Understanding yard drain maintenance and repair

drain maintenance

Very few home owners can simply ignore standing water in their yards. Stagnant pools are unsightly and create several problems including flooding, mud, stench and insects. Creating a yard drain requires a lot planning and hard work, but maintaining and repairing an existing drainage system does not have to be difficult.

The structure of a yard drain is relatively simple. It consists of a metal or plastic grate covering an underground basin that catches water, and underground pipes that run from the basin to a place near the end of the property where the water can disperse. Drain maintenance typically consists of keeping the system clean of debris and making certain that water runs through it freely. Drain repairs typically consist of replacing broken parts and digging new channels.

The usual causes of drain malfunction include blockage and breakage. Like any other type of drain, yard drains get clogged. Types of clogs include leaves, grass, rocks, wood and pests. In dry months, varmints like mice and squirrels will climb into a drain and make it their home. The varmints do not always make it out before water comes flooding through, and even when they do, they almost always leave their nests behind.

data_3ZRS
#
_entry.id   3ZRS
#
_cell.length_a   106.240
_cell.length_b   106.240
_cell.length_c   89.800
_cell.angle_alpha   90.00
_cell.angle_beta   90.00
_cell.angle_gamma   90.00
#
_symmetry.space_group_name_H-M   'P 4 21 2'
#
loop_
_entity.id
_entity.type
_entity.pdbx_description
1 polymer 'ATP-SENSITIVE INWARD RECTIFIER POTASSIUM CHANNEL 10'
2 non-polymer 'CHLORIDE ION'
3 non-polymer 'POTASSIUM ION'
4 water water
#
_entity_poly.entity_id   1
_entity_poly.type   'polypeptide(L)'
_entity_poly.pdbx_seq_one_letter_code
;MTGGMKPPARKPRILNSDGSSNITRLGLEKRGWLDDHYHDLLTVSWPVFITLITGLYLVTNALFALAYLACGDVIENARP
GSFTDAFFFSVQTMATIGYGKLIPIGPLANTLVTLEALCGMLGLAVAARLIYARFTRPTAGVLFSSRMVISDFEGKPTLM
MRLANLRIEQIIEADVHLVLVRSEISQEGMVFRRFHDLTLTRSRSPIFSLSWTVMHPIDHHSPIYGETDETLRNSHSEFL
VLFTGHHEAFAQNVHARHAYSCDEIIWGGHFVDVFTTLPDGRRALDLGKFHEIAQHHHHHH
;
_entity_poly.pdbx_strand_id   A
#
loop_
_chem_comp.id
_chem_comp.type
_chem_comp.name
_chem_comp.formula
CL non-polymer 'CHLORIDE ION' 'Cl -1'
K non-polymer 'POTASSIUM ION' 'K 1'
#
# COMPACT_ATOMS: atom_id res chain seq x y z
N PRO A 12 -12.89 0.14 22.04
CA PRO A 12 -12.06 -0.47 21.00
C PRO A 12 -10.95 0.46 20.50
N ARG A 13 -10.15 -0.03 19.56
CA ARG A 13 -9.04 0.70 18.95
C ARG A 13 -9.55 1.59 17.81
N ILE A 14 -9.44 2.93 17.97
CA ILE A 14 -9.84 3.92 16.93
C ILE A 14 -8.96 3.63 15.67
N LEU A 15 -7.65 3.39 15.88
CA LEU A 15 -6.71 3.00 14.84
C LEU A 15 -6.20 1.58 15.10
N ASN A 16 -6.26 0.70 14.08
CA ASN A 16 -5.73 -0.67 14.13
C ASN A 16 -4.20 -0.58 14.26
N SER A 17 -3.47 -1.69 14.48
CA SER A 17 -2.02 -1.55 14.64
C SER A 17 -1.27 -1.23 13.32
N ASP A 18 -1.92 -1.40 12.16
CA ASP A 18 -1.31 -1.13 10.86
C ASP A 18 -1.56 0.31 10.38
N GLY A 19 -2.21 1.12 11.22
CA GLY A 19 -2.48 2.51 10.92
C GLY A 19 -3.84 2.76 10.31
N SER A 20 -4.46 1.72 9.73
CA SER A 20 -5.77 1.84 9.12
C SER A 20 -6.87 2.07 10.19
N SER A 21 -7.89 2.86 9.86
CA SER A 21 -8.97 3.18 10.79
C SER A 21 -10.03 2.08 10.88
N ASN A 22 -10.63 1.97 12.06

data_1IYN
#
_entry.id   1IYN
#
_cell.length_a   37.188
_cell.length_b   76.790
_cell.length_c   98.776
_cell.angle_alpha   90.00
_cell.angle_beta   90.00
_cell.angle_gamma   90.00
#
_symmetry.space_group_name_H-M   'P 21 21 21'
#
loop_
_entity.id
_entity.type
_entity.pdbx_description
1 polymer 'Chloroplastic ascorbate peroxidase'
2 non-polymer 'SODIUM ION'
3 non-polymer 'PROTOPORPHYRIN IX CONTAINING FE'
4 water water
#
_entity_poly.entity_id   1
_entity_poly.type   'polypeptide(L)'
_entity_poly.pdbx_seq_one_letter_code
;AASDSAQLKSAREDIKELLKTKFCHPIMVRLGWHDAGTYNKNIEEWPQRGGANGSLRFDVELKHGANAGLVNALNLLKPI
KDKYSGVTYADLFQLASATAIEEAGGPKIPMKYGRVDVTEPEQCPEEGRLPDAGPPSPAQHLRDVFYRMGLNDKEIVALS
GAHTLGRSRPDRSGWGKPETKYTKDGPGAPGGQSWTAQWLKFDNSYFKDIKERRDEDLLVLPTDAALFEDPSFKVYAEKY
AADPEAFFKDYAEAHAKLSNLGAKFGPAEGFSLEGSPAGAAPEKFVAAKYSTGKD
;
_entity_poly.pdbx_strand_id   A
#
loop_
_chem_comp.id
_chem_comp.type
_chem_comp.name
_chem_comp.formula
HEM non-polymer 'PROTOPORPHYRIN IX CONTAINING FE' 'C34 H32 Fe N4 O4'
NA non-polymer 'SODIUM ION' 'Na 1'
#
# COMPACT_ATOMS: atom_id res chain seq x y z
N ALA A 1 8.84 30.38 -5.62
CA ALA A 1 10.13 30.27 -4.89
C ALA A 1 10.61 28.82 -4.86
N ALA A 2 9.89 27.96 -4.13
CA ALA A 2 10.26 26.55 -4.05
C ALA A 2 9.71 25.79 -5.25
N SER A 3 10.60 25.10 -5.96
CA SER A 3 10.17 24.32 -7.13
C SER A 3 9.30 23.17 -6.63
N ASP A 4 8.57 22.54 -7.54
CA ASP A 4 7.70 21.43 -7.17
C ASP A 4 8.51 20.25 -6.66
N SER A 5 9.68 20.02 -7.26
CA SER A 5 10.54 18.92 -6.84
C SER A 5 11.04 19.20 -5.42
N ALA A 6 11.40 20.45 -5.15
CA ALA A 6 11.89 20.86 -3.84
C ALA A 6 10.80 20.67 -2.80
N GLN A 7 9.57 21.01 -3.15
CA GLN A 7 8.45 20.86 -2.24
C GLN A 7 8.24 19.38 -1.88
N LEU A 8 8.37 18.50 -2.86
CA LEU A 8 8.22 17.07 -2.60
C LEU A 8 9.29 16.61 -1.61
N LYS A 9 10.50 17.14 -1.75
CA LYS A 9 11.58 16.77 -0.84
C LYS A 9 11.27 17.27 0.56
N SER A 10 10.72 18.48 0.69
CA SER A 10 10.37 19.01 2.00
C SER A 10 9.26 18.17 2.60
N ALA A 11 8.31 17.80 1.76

Simple drain maintenance is the best way to prevent blockage. Maintenance includes routinely clearing away any debris around the grate, in the basin and in the pipes. Even the smallest amount of leaves or twigs will restrict water flow and accumulate more debris, eventually clogging the system altogether. Debris around the basin and grate may be cleared away by hand, however, maintenance also includes running water through the pipes to clear them out and to make certain that there is nothing clogging them.

Drain repairs are necessary when parts break. Common breaks include the grate and the pipes. Grates get broken when children step on them while playing in the yard, or when adults step on them while mowing the yard or watering. Pipes break because they are often buried relatively shallow and are vulnerable to heavy weight. They are also prone to freezing and root invasion.

The simplest way to repair a broken grate is to replace it. Pipe repairs require replacement pipe, as well as digging up the pipe and burying the new pipe. Research may be necessary to determine the proper pipe to use. Perforated pipe is common for yard drainage, and different sizes are available for the different needs of each individual system. Small pipe is more resistant to breakage, but larger pipe may be necessary to resist clogging. In most cases, consulting a professional is the best way to make sure the job is done right.